“The governors individually wrote to the effect that they were liable. ALGON wrote to the effect that they were liable. And eventually, this payment commenced as far back as 2016. Now, nothing untoward happened thereafter until perhaps of recent when the governors wrote seeking to avoid their liability.”

“The implication of that, taking into consideration that the federal government was indeed sued as a party, was that at the end of the day the liability will be placed exclusively at the door step of the federal government, where in actual fact, this is a liability that was incurred by the Governors’ forum.

“This is a case in respect of which the Governors’ forum and ALGON conceded to judgment by way of submitting to a consent judgment before a court of law. So, what I am labouring to say in effect is that one, the engagement that gave rise to this liability was an engagement that was factored by ALGON and the Governors’ forum.

“Two, arising from such liability, by way of creating a contractual obligation, parties submitted to the jurisdiction of the court in the form of the case instituted by consultants against the governors’ forum and against ALGON, and the parties submitted to the consent judgment.

“Three, the governors have indeed each provided a letter of commitment to the federal government that they were indeed liable, the same thing with ALGON…

“And then four, over and above all these, payment has indeed been effected over time without any objection on the part of ALGON and the Governors’ forum over time. So it is indeed amazing that the governors are now belatedly, after having serviced the same claim for over a period of four-five years, are now belatedly turning round to raise objections in respect of the payment,” he said.

Not moved by Malami’s bravado, the governors through the Body of Attorneys-General of the States last week warned further that should the federal government go on to make any such deduction, it would be acting ultra vires and illegally, as well as acting in contempt of their appeal challenging the judgment.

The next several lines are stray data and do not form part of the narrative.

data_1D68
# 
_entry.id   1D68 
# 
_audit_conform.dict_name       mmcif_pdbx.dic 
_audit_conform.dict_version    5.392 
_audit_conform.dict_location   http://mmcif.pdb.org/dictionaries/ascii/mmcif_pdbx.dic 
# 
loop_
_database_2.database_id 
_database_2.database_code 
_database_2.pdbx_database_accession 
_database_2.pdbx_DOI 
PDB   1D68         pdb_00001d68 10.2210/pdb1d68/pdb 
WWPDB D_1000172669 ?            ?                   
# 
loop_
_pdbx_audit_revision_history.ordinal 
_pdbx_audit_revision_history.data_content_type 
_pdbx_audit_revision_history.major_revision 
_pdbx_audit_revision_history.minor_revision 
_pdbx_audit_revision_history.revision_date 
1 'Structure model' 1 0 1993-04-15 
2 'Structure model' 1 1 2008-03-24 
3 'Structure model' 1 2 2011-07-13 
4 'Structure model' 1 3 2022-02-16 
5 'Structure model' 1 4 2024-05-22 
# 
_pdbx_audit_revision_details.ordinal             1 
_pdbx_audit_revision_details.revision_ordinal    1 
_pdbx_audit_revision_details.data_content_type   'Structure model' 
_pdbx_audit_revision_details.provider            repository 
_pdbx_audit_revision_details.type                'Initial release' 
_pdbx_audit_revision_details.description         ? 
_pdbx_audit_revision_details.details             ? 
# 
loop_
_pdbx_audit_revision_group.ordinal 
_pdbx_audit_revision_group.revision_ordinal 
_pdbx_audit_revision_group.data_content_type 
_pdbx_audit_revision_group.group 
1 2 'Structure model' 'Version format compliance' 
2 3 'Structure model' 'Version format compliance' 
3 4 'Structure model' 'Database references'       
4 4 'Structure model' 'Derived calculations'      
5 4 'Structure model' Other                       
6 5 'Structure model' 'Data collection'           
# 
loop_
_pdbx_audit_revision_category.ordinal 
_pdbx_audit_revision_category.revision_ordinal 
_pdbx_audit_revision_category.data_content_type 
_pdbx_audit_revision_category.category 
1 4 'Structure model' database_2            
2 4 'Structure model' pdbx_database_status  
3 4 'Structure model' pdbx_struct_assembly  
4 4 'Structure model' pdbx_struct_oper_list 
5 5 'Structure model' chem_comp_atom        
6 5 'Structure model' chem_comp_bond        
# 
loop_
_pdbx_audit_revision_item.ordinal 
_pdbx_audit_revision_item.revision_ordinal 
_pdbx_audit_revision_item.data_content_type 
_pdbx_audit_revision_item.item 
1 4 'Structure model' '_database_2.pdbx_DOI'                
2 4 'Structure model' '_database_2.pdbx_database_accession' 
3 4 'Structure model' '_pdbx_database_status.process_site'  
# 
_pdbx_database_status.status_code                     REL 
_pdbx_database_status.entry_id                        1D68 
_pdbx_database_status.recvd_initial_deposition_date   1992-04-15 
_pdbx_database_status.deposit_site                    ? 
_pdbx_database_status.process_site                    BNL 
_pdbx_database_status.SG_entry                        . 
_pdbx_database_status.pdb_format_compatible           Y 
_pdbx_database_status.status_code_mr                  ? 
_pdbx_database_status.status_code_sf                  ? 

The governors had also given similar warnings in an April 4, 2022 letter as part of their response to a November 11, 2021 letter from the Minister of Finance, Budget and National Planning, Mrs. Zainab Ahmed, advertising the commencement of the deduction for the liquidation of the alleged judgment debts.

The 36 states in their response to the November 11, 2021 letter from the minister, and signed by the Body of Attorneys-General of the Federation Interim Chairman, Mr. Moyosore Onigbanjo (SAN) of Lagos State and Interim Secretary, Dr. Abdulkarim Abubakar Kana of Nasarawa State as well as the Attorneys-Generals of Rivers, Abia, Taraba, Benue and Zamfara states, for and on behalf of all the state Attorneys-General, cautioned the federal government not to tamper with funds accruing to them and the 774 local government councils under the guise of satisfying an alleged $418 million London/Paris Club Loan refund-related judgment debts.

But last Thursday, Malami insisted states governors have no justification or any basis to query or challenge the $418 million deductions. In his view, the noise making arising from the Governors Forum was not only unjustified, but “a clear case of absence of defense.”

Malami took this position when he featured on the weekly Ministerial Media Briefing organized by the Presidential Communications Team last Thursday in Abuja.

He said the governors created the liability whose payment they had also indemnified. He stated that when the Nigeria Governors’ Forum (NGF) made a request for the refund, one of the component was the settlement of the consultants who were engaged by the forum.

He further averred the governors later took the decision to stop payment while asking for an out of court settlement. This development, he stated, informed the request to the President to make the payment, a request he said, was then passed on to the Office of the AGF for legal opinion.

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The minister said that after being subjected to necessary checks, it was found out that there was no element of fraud involved. He disclosed that the indemnity of the governors was also sought and received.

“I think you need to be informed first, as to the antecedents, prevailing circumstances and how the liability arose.

”But, one thing I’m happy to state, which I want to reiterate having stated same earlier, is the fact that the Office of the Attorney General and the government of President Muhammadu Buhari had not indeed incurred any major judgment debt for the period of seven years it has been on.

”They now embarked on a fresh legal suit, challenging the payment, challenging the previous agreement, challenging the indemnity and the court dismissed the application.
”Their case was dismissed by the Federal High Court. So, that is the foundation and I’m happy to report one,” he added.

He stated that the judgment and contention was a judgment that was obtained long before his appointment as minister and ”long before the administration of President Buhari came into office.”